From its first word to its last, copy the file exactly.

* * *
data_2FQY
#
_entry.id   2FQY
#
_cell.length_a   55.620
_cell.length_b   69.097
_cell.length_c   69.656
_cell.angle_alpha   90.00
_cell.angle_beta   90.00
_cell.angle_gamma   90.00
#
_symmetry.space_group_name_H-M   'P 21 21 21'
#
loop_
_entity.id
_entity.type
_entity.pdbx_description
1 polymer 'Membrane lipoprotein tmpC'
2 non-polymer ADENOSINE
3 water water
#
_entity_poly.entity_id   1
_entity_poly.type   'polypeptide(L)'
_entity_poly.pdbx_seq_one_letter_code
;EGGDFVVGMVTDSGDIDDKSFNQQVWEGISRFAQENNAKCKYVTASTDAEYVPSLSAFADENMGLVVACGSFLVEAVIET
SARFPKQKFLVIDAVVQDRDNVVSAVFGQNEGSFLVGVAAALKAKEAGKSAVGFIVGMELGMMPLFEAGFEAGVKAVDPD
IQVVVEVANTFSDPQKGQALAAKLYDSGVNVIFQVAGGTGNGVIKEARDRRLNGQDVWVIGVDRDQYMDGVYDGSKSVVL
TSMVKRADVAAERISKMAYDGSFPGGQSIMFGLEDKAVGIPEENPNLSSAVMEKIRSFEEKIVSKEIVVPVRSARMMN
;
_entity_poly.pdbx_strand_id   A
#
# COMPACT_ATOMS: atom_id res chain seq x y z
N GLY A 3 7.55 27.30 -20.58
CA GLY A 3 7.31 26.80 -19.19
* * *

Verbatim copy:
data_2FQY
#
_entry.id   2FQY
#
_cell.length_a   55.620
_cell.length_b   69.097
_cell.length_c   69.656
_cell.angle_alpha   90.00
_cell.angle_beta   90.00
_cell.angle_gamma   90.00
#
_symmetry.space_group_name_H-M   'P 21 21 21'
#
loop_
_entity.id
_entity.type
_entity.pdbx_description
1 polymer 'Membrane lipoprotein tmpC'
2 non-polymer ADENOSINE
3 water water
#
_entity_poly.entity_id   1
_entity_poly.type   'polypeptide(L)'
_entity_poly.pdbx_seq_one_letter_code
;EGGDFVVGMVTDSGDIDDKSFNQQVWEGISRFAQENNAKCKYVTASTDAEYVPSLSAFADENMGLVVACGSFLVEAVIET
SARFPKQKFLVIDAVVQDRDNVVSAVFGQNEGSFLVGVAAALKAKEAGKSAVGFIVGMELGMMPLFEAGFEAGVKAVDPD
IQVVVEVANTFSDPQKGQALAAKLYDSGVNVIFQVAGGTGNGVIKEARDRRLNGQDVWVIGVDRDQYMDGVYDGSKSVVL
TSMVKRADVAAERISKMAYDGSFPGGQSIMFGLEDKAVGIPEENPNLSSAVMEKIRSFEEKIVSKEIVVPVRSARMMN
;
_entity_poly.pdbx_strand_id   A
#
# COMPACT_ATOMS: atom_id res chain seq x y z
N GLY A 3 7.55 27.30 -20.58
CA GLY A 3 7.31 26.80 -19.19